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Chris Fowler Explains Bizarre US Open Ending

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Richard Deitsch is a very well connected sports media reporter. When it’s appropriate, he will devote part of his weekly “Media Circus” column at The Athletic to a broadcaster to allow him/her to explain in their own words how they experienced a major moment in sports. This week, that spotlight falls on Chris Fowler of ESPN.

Fowler led the network’s play-by-play coverage of the US Open and was on the call of the absolutely crazy women’s final between Serena Williams and Naomi Osaka. Chair umpire Carlos Ramos handed out three conduct violations to Serena, which cost the greatest tennis player of all time a full game. It wasn’t the sole reason she lost the match to Osaka, but it did play a role in the outcome.

Fowler wrote that he has a lot of respect for Ramos and fans of the game know that he is a stickler for the rules, especially when it comes to coaching, which is the violation he cited Serena and her coach for. Fowler thought the game penalty went too far though.

I felt that Ramos had gone too far in his penalties. I qualified it that “given the gravity, many would say restraint is called for.” I’d stand by that. Umpiring is not only about the letter of law, but wisdom and judgment. They should do their best to not play a principal role in the outcome.

As for how the strange series of events was handled on the broadcast, Fowler says that his colleagues made the difference. First, he noted the advantage of having a color commentator like Chrissie Evret, who is one of the few people in the world that has truly been in Serena Williams’s shoes.

We showed the signal and Chrissie (Evert) was clear in her opinion: It WAS coaching. She said that Serena saw it and was taking Patrick’s advice by coming forward. I thought she was very strong on that. Chrissie is a fellow great who is close to Serena, but that didn’t influence her take. I thought Chrissie was strong and balanced throughout with her opinions.

Fowler also gave credit to Mary Jo Fernandez for her sideline reporting. He noted that Fernandez’s relationship with Serena made her analysis of the situation stand out as part of the on-court coverage, which was a pivotal part of telling the story of the match.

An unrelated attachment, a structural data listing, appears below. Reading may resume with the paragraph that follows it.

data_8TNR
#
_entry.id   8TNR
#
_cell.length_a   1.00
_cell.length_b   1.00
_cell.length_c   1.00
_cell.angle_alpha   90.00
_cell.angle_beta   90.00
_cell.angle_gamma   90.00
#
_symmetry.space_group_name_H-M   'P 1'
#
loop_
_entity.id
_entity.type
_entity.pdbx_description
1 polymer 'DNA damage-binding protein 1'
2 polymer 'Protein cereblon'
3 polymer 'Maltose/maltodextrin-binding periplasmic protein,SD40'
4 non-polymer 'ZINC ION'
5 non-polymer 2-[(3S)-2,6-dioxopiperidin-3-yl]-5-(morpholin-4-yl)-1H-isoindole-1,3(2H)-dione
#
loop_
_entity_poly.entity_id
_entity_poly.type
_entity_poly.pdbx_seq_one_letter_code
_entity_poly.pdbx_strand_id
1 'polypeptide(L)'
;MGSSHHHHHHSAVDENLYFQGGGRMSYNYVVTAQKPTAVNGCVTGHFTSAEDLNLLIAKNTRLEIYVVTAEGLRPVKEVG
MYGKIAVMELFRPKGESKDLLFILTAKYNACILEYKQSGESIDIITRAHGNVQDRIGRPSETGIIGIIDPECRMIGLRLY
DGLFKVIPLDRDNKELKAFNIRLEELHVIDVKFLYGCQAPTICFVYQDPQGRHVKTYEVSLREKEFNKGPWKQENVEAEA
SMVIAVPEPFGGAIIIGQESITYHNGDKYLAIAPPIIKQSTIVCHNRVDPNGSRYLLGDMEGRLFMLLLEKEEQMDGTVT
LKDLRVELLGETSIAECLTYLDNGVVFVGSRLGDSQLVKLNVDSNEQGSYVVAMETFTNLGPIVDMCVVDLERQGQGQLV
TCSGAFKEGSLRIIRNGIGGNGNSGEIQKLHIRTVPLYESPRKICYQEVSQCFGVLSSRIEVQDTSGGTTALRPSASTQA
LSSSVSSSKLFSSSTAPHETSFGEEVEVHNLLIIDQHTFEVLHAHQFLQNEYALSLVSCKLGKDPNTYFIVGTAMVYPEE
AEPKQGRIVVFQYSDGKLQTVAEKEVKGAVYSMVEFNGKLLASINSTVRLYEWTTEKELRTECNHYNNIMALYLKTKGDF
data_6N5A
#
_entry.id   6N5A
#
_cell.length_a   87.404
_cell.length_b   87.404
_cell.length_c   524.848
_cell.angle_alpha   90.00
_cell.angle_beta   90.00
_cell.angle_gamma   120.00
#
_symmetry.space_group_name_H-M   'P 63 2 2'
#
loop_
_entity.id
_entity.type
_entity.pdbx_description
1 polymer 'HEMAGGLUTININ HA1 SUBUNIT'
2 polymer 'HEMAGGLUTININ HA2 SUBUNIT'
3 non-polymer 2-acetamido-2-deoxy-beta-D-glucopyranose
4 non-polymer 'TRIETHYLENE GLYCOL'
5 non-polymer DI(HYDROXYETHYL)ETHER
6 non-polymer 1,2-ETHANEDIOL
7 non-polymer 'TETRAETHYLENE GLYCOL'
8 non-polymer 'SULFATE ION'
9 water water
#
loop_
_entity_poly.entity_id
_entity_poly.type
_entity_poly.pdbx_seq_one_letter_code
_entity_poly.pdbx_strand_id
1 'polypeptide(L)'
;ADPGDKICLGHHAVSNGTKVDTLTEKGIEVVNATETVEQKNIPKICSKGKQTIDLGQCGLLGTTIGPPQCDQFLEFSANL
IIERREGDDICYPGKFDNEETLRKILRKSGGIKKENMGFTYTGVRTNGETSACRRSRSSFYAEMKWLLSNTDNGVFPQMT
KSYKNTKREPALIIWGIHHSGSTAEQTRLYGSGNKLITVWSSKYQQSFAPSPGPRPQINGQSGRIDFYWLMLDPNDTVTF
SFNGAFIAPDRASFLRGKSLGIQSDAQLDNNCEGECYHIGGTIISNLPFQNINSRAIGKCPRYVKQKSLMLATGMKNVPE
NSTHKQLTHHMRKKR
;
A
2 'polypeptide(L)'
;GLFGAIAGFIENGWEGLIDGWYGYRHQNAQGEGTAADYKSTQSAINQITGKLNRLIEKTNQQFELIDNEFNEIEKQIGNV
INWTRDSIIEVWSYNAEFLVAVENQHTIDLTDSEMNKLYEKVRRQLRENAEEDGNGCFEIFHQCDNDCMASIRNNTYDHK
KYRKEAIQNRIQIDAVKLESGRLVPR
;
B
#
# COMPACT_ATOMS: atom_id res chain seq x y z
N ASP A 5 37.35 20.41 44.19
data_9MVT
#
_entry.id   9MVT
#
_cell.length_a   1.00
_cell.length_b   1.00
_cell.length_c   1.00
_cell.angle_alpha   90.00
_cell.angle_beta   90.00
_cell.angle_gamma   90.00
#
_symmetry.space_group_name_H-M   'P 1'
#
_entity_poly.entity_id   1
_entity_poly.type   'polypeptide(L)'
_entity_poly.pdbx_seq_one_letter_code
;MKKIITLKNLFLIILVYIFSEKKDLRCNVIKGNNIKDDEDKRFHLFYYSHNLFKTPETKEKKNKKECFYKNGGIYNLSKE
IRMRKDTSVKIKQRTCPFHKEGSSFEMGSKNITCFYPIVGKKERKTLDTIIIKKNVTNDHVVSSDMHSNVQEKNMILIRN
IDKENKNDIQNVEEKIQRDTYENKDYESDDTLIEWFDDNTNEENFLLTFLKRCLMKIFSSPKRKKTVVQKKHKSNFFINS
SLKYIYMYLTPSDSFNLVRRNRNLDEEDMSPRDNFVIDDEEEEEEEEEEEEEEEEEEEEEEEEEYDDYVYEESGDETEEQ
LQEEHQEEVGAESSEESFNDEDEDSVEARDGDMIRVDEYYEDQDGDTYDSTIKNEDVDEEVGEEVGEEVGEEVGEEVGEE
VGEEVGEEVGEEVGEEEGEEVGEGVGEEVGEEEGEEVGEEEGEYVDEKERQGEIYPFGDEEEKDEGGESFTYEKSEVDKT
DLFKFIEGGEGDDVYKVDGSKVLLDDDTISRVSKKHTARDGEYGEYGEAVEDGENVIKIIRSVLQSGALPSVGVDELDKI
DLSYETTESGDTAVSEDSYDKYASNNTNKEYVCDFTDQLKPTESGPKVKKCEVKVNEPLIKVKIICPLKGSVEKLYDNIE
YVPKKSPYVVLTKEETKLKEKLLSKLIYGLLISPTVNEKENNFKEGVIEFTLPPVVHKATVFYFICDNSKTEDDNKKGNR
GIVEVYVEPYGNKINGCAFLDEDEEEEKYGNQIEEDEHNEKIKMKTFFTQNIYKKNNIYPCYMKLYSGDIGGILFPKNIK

I was pleased our courtside mics caught most of the exchanges. It is very loud in Ashe Stadium with the roof shut. Difficult acoustics for all. As long as the mics are up, the most important thing is to stay out of the way and let viewers hear as much as possible, stepping in only when you think background noise got in the way or something needed clarifying, which I did. Mary Jo Fernandez added a lot from courtside. She was picking up on all of Serena’s emotions and knows her very well. Her descriptions were concise and on point.  

Fowler said he is proud of how he and his colleagues handled the broadcast. The full essay is well worth your time, so if you have a subscription to The Athletic, click here and give Deitsch’s “Media Circus” column a read.

Sports TV News

NFL Considers Ending Pro Bowl Amidst Low Ratings

“Mark Maske of The Washington Post reports the future of the Pro Bowl was discussed on Tuesday during the owners’ meetings in Atlanta.”

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The NFL is obsessed with TV ratings. It isn’t a surprise that the league may not be willing to tolerate the Pro Bowl underperforming for much longer. 

In 2022, the NFL’s all-star game produced it’s lowest ratings in 16 years. Fewer that 7 million people tuned in to watch the game across ABC, ESPN and DisneyXD. 

“The (Pro Bowl) game doesn’t work,” NFL Commissioner Roger Goodell said Tuesday after the owners’ meeting in Atlanta. “We need to find another way to celebrate the players.”